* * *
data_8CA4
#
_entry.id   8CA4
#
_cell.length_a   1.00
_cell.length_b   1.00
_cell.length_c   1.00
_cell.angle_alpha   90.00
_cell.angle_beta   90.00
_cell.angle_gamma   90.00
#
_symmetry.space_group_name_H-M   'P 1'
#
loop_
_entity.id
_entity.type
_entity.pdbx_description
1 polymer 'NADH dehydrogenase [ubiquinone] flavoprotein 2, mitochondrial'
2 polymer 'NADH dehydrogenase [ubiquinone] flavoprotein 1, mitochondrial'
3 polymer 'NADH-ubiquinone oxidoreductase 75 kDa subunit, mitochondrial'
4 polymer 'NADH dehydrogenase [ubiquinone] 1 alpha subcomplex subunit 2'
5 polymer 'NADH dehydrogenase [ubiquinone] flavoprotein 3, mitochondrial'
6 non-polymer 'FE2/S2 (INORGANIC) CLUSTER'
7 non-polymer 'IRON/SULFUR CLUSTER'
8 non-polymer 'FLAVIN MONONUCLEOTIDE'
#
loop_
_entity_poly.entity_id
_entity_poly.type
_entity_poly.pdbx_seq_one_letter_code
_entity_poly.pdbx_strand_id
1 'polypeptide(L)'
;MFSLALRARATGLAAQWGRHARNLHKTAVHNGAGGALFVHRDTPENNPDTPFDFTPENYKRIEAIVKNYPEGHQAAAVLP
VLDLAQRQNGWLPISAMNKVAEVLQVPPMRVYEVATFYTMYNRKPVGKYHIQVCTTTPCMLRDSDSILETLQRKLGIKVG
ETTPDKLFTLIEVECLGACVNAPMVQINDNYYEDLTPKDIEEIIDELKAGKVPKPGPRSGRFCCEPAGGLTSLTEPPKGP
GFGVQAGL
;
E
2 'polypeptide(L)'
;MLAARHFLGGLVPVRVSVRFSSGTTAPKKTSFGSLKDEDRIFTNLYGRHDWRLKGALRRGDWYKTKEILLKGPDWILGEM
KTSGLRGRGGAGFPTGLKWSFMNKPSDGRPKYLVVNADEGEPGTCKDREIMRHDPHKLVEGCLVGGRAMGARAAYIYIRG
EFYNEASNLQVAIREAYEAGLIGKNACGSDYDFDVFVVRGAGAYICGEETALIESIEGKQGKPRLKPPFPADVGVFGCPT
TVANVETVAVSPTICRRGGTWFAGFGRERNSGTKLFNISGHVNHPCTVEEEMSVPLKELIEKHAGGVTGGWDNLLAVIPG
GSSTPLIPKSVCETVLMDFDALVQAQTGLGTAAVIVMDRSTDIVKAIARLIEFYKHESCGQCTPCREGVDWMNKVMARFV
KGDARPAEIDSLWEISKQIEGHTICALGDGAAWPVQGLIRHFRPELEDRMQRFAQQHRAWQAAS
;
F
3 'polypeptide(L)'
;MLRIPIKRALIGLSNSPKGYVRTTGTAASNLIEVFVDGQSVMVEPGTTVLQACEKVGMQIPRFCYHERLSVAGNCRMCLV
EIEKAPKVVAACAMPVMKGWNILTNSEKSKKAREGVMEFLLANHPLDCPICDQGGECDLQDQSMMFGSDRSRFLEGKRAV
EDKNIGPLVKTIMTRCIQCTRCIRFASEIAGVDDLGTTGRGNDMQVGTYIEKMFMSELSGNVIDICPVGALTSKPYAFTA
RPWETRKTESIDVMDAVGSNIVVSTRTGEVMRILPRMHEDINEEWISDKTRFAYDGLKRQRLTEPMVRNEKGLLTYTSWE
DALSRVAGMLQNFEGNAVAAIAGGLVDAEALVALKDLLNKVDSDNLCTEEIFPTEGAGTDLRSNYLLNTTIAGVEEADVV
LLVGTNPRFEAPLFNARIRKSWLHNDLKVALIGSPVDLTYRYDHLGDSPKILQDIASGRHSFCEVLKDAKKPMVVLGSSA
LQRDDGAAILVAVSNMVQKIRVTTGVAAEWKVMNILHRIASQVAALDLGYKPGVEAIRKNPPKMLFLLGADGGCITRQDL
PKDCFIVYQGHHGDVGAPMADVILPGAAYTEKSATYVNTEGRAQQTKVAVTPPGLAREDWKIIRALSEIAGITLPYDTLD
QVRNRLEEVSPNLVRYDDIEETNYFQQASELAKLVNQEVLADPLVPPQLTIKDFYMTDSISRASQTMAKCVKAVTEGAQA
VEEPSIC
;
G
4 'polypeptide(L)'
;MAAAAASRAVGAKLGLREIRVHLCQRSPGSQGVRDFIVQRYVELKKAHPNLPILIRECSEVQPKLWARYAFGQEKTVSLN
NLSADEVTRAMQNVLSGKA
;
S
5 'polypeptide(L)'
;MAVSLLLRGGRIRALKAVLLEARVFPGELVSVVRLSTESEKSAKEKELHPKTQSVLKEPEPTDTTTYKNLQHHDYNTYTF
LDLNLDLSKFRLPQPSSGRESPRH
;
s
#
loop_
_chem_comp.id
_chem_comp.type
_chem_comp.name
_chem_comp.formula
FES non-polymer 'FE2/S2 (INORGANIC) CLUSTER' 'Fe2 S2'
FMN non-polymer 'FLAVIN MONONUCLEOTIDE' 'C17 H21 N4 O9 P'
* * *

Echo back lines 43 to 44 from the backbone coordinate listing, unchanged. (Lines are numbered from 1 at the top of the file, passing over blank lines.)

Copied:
TVANVETVAVSPTICRRGGTWFAGFGRERNSGTKLFNISGHVNHPCTVEEEMSVPLKELIEKHAGGVTGGWDNLLAVIPG
GSSTPLIPKSVCETVLMDFDALVQAQTGLGTAAVIVMDRSTDIVKAIARLIEFYKHESCGQCTPCREGVDWMNKVMARFV